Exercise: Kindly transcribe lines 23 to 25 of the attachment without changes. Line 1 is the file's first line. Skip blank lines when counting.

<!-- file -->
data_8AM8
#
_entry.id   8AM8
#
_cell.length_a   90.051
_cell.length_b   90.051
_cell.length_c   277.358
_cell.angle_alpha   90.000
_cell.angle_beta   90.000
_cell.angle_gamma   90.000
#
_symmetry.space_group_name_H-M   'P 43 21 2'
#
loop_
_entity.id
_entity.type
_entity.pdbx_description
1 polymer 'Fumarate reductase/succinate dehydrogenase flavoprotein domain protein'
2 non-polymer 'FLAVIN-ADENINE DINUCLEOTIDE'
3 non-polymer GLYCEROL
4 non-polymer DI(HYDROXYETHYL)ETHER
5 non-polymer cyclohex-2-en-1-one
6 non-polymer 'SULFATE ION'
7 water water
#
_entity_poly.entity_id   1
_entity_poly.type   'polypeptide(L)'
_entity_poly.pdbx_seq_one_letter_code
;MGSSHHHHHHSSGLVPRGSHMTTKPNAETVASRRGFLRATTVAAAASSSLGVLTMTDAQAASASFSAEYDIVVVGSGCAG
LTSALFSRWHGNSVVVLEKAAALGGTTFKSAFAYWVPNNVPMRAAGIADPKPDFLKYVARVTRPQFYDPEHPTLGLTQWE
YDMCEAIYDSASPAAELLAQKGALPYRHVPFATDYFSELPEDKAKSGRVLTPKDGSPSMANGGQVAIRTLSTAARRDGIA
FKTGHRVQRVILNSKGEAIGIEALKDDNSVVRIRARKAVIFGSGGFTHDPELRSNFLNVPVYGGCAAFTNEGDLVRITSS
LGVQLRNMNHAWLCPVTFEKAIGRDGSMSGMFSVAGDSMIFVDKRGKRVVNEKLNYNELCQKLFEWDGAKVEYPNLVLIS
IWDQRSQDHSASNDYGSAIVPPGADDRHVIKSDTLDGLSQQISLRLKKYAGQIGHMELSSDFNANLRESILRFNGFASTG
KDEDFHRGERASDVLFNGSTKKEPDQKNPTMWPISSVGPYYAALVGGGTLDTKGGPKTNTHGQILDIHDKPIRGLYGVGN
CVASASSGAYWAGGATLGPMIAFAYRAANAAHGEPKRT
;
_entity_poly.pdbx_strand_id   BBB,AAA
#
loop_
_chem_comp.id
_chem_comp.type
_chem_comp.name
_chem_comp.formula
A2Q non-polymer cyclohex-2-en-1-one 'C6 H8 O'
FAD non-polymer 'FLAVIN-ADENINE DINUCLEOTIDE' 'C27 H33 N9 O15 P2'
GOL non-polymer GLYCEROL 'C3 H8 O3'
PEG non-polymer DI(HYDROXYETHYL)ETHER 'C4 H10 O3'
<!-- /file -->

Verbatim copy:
6 non-polymer 'SULFATE ION'
7 water water
#